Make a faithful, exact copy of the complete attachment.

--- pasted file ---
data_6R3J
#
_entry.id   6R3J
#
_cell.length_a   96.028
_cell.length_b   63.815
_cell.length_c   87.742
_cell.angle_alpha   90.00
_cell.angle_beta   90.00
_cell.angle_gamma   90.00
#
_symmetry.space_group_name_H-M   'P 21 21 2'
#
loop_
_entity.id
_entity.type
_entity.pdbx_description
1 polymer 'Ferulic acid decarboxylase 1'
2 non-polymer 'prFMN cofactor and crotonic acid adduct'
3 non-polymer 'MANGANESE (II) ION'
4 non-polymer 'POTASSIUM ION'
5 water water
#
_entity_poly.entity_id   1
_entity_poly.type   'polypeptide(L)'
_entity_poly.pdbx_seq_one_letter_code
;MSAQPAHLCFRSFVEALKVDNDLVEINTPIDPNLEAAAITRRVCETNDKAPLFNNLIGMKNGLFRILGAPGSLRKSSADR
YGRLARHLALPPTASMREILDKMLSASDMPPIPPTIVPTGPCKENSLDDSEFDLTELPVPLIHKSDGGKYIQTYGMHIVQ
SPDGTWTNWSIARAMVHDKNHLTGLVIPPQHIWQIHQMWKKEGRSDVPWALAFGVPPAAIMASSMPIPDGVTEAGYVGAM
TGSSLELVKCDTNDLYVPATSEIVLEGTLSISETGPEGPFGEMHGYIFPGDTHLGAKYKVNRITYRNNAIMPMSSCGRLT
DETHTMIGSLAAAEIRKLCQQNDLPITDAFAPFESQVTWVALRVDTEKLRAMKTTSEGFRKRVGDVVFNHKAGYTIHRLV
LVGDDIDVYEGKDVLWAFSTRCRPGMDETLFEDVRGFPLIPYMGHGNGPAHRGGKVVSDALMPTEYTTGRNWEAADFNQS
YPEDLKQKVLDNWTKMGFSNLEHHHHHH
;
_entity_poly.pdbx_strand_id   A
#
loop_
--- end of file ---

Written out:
data_6R3J
#
_entry.id   6R3J
#
_cell.length_a   96.028
_cell.length_b   63.815
_cell.length_c   87.742
_cell.angle_alpha   90.00
_cell.angle_beta   90.00
_cell.angle_gamma   90.00
#
_symmetry.space_group_name_H-M   'P 21 21 2'
#
loop_
_entity.id
_entity.type
_entity.pdbx_description
1 polymer 'Ferulic acid decarboxylase 1'
2 non-polymer 'prFMN cofactor and crotonic acid adduct'
3 non-polymer 'MANGANESE (II) ION'
4 non-polymer 'POTASSIUM ION'
5 water water
#
_entity_poly.entity_id   1
_entity_poly.type   'polypeptide(L)'
_entity_poly.pdbx_seq_one_letter_code
;MSAQPAHLCFRSFVEALKVDNDLVEINTPIDPNLEAAAITRRVCETNDKAPLFNNLIGMKNGLFRILGAPGSLRKSSADR
YGRLARHLALPPTASMREILDKMLSASDMPPIPPTIVPTGPCKENSLDDSEFDLTELPVPLIHKSDGGKYIQTYGMHIVQ
SPDGTWTNWSIARAMVHDKNHLTGLVIPPQHIWQIHQMWKKEGRSDVPWALAFGVPPAAIMASSMPIPDGVTEAGYVGAM
TGSSLELVKCDTNDLYVPATSEIVLEGTLSISETGPEGPFGEMHGYIFPGDTHLGAKYKVNRITYRNNAIMPMSSCGRLT
DETHTMIGSLAAAEIRKLCQQNDLPITDAFAPFESQVTWVALRVDTEKLRAMKTTSEGFRKRVGDVVFNHKAGYTIHRLV
LVGDDIDVYEGKDVLWAFSTRCRPGMDETLFEDVRGFPLIPYMGHGNGPAHRGGKVVSDALMPTEYTTGRNWEAADFNQS
YPEDLKQKVLDNWTKMGFSNLEHHHHHH
;
_entity_poly.pdbx_strand_id   A
#
loop_